The next course, the milk fed veal with fava beans and chanterelles is an old wine’s best friend. Many of the older vintages served improved with this pairing. My favorite red with this dish was the 2004 Allende, a Rioja with minerality. Some of the more tannic wines were too overpowering. Not so for the next plate, black angus beef tenderloin with asparagus, potato puree, and Oregon morels, the morels creating a minor shock wave of earthy excitement on the tongue. I am not a huge fan of black angus, what is sold in the supermarket with this brand often disappoints in flavor, but this preparation made me a believer. The bigger wines (Torre Muga 2005, Remrez de Ganuza 2004, Clio 2006) were in heaven here, all of their masculinity supported by the bold flavors of the black angus beef. The 2007 Almirez of Toro really shined here, as well as the Vega Sindoa blend cab/temp blend.

A Fuji Apple tarte fine with granola crumble and vanilla ice cream rounded things out, and the 2006 Jorge Ordonez Victoria moscatel from Malaga is like an ice wine with less residual sugar – breezy and delish.

The winery representatives, weary from an exhausting tour of U.S. cities, were just about finished, having missed their siestas indicative of Spanish culture. Ramon del Monte, my friend and rep. from Tempranillo Inc. brought a few of them to Pata Negra for a tapas run before the evening’s event. They had Basque cider, Estrella beer, tortilla, gambas and jamon iberico. I am only sad I could not offer them hammocks. I asked Juan Muga what he planned to do when he got back to Spain. He replied, “I will sleep for three weeks.”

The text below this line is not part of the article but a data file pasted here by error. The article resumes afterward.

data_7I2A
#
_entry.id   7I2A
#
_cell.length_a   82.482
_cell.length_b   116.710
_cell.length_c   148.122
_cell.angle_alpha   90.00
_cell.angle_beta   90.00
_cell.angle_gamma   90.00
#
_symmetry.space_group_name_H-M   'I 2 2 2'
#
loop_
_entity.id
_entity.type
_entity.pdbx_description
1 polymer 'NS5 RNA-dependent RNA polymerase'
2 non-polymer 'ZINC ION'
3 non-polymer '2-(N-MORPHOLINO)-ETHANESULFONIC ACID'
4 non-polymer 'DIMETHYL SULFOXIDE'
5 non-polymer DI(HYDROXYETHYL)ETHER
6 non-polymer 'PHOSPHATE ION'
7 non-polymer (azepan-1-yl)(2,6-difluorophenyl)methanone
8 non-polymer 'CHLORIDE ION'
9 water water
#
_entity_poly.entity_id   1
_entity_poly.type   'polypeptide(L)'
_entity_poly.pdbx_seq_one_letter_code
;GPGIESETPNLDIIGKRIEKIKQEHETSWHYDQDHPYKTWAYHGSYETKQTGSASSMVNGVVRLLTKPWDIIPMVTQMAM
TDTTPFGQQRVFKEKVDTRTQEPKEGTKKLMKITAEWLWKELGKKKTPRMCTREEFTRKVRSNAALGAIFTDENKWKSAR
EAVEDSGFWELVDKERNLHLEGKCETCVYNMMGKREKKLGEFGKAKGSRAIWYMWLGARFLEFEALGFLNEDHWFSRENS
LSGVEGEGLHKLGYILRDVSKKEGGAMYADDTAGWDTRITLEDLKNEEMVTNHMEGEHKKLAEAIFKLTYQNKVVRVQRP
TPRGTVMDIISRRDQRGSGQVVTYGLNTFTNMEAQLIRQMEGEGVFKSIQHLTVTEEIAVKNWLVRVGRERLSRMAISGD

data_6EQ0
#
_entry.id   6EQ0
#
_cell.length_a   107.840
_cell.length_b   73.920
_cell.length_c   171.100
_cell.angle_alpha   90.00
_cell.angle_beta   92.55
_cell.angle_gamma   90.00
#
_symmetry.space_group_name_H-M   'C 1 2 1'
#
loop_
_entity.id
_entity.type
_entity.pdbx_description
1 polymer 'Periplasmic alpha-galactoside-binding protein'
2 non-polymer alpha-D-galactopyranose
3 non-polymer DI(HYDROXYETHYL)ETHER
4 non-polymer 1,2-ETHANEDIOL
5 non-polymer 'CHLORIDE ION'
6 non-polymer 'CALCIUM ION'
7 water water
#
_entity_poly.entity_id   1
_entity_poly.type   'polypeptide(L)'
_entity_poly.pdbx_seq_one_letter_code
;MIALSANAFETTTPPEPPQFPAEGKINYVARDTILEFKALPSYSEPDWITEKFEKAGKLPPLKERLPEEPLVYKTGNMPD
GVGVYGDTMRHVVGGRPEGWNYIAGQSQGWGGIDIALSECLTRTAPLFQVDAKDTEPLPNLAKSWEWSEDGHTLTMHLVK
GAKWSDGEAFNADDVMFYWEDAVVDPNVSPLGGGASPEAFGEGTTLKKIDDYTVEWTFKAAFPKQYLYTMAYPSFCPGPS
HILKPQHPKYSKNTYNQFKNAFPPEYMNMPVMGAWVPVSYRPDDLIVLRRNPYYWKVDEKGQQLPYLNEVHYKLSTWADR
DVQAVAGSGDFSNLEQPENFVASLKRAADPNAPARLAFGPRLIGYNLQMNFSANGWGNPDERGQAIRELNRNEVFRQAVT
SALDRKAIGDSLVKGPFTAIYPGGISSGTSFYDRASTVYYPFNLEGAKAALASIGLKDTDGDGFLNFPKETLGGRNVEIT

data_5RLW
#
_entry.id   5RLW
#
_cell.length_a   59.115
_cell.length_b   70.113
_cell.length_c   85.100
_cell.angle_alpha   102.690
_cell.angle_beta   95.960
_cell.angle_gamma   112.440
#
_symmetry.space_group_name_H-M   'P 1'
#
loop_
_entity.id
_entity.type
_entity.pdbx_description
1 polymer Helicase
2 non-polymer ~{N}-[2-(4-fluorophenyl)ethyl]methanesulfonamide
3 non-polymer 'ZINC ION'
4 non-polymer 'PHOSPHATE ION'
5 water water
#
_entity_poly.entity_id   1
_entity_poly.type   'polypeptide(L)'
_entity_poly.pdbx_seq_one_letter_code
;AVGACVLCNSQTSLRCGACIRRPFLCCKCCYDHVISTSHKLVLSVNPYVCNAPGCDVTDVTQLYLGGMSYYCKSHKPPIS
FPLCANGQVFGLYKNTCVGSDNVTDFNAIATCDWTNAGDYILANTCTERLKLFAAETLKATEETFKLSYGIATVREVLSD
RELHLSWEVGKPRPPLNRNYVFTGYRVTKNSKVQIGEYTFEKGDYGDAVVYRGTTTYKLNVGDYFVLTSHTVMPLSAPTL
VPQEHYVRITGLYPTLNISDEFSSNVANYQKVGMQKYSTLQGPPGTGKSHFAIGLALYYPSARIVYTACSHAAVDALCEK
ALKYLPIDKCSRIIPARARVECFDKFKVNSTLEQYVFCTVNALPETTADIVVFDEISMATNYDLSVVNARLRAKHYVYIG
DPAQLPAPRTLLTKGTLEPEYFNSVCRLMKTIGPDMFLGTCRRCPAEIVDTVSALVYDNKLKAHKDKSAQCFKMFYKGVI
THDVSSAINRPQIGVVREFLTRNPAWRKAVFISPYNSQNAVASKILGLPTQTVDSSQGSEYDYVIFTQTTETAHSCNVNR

After that many wines and such a fine meal, I think I will join them.

Highlights of some of the wines tasted from both events:

Torre Muga 2005
Aro 2005
Muga Prado Enea Gran Reserva 2001
Sierra Cantabria Amancio 2005
El Bosque 2006
El Punitdo 2005
Sierrra Cantabria Coleccion Privada 2006
Sierra Cantabria 2001
San Vicente 2005
Protocolo Rosado 2008
Allende 2004
Remirez de Ganuza 2004
Emilio Moro 2005
Emilio Moro Resalso 2007
Malleolus 2006
Almirez 2007
Volver 2007
Mas de Can Blau 2006
Alto Moncayo 2006
Borsao Crianza Seleccion 2006
Atteca Armas 2006
Wrongo Dongo 2007
Clio 2006
Avanthia Godello 2008
La Cana 2008
Shaya 2008
Botani 2008
Marques de Gelida Brut Res. Ecologico 2005
Urban Uco 2007

Papabubble

On a recent Sunday I decided to wake up early for a change with dim sum on my mind.  Ping’s is an obvious choice, but I headed over to Oriental Garden instead, which was different but still delicious (the service here is better than most as well).  Companioned with the Matzoh Ball Queen, we wended our way through Nolita.  The shops in Nolita evoke a similar feeling one used to sense in Soho, before the vast commercialization.  People don’t seem to be in a hurry, and shops genuinely promote artisanal designers and products.  Tucked between two tourist zones (Chinatown and Little Italy), Nolita benefits from relative anonymity in the middle.  The nabe is not high on tourist guides and the community seems to be sticking its slow developing guns.  Once the Bowery finally rids itself of the kitchen supply stores, the transformation will take shape.

Due to a tilt in the heat index, we stopped in for beers at Loreley which has a backdoor garden and a jazz brunch in progress.    The timing was right for a sweet craving, and as providence would have it, curiousity led us to Papabubble.  At first, you don’t know what the store actually specializes in.  You just get the impression something artistic and sweet is being created within.  Papabubble is Quechee meets Willy Wonka.  This eurocandy company (Barcelona) crafts whimsical candy with unusual flavor combinations, and often perform the process right before your eyes.  This joyful experience for adults and children brings true delight to the savoring of the candies.  They can cleverly custom inscribe for special occasions (at a cost).  Think gifts for anyone artfully minded and treat yourself for the rest of the week too.